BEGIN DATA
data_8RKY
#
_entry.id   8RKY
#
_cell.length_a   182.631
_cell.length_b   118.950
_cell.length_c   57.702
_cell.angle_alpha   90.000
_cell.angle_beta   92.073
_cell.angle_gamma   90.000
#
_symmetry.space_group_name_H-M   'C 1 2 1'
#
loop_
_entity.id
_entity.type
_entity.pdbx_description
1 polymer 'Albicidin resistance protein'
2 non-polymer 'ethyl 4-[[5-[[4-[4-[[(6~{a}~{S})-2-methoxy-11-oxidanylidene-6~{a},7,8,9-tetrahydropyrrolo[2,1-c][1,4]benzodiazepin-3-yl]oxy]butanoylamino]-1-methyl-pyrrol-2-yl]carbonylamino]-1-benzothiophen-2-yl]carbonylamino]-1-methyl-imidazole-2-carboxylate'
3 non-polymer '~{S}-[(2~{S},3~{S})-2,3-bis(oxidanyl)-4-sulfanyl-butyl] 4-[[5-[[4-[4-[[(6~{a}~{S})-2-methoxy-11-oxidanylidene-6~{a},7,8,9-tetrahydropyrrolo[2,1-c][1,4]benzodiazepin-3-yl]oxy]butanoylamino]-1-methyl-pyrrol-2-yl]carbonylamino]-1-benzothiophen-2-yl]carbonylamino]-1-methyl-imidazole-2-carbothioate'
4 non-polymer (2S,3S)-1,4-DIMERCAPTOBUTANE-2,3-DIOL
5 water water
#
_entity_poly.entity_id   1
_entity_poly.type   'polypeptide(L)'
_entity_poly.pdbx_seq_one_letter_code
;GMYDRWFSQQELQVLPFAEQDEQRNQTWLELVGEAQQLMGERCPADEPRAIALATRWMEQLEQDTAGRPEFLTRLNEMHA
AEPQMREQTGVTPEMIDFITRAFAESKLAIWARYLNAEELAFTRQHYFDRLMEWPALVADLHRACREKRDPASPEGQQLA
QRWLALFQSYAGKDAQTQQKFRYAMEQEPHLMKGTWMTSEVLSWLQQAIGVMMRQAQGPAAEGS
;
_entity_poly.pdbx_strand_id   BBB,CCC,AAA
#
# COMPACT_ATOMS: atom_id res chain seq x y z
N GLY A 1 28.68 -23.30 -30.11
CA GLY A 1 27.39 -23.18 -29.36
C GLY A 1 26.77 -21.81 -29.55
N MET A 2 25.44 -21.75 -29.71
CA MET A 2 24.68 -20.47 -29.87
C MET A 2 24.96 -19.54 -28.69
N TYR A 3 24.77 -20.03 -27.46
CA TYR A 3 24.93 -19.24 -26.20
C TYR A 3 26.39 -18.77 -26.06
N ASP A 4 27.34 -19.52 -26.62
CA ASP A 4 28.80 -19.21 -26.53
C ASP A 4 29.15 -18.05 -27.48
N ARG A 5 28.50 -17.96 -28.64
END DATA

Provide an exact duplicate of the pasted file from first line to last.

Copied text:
data_8RKY
#
_entry.id   8RKY
#
_cell.length_a   182.631
_cell.length_b   118.950
_cell.length_c   57.702
_cell.angle_alpha   90.000
_cell.angle_beta   92.073
_cell.angle_gamma   90.000
#
_symmetry.space_group_name_H-M   'C 1 2 1'
#
loop_
_entity.id
_entity.type
_entity.pdbx_description
1 polymer 'Albicidin resistance protein'
2 non-polymer 'ethyl 4-[[5-[[4-[4-[[(6~{a}~{S})-2-methoxy-11-oxidanylidene-6~{a},7,8,9-tetrahydropyrrolo[2,1-c][1,4]benzodiazepin-3-yl]oxy]butanoylamino]-1-methyl-pyrrol-2-yl]carbonylamino]-1-benzothiophen-2-yl]carbonylamino]-1-methyl-imidazole-2-carboxylate'
3 non-polymer '~{S}-[(2~{S},3~{S})-2,3-bis(oxidanyl)-4-sulfanyl-butyl] 4-[[5-[[4-[4-[[(6~{a}~{S})-2-methoxy-11-oxidanylidene-6~{a},7,8,9-tetrahydropyrrolo[2,1-c][1,4]benzodiazepin-3-yl]oxy]butanoylamino]-1-methyl-pyrrol-2-yl]carbonylamino]-1-benzothiophen-2-yl]carbonylamino]-1-methyl-imidazole-2-carbothioate'
4 non-polymer (2S,3S)-1,4-DIMERCAPTOBUTANE-2,3-DIOL
5 water water
#
_entity_poly.entity_id   1
_entity_poly.type   'polypeptide(L)'
_entity_poly.pdbx_seq_one_letter_code
;GMYDRWFSQQELQVLPFAEQDEQRNQTWLELVGEAQQLMGERCPADEPRAIALATRWMEQLEQDTAGRPEFLTRLNEMHA
AEPQMREQTGVTPEMIDFITRAFAESKLAIWARYLNAEELAFTRQHYFDRLMEWPALVADLHRACREKRDPASPEGQQLA
QRWLALFQSYAGKDAQTQQKFRYAMEQEPHLMKGTWMTSEVLSWLQQAIGVMMRQAQGPAAEGS
;
_entity_poly.pdbx_strand_id   BBB,CCC,AAA
#
# COMPACT_ATOMS: atom_id res chain seq x y z
N GLY A 1 28.68 -23.30 -30.11
CA GLY A 1 27.39 -23.18 -29.36
C GLY A 1 26.77 -21.81 -29.55
N MET A 2 25.44 -21.75 -29.71
CA MET A 2 24.68 -20.47 -29.87
C MET A 2 24.96 -19.54 -28.69
N TYR A 3 24.77 -20.03 -27.46
CA TYR A 3 24.93 -19.24 -26.20
C TYR A 3 26.39 -18.77 -26.06
N ASP A 4 27.34 -19.52 -26.62
CA ASP A 4 28.80 -19.21 -26.53
C ASP A 4 29.15 -18.05 -27.48
N ARG A 5 28.50 -17.96 -28.64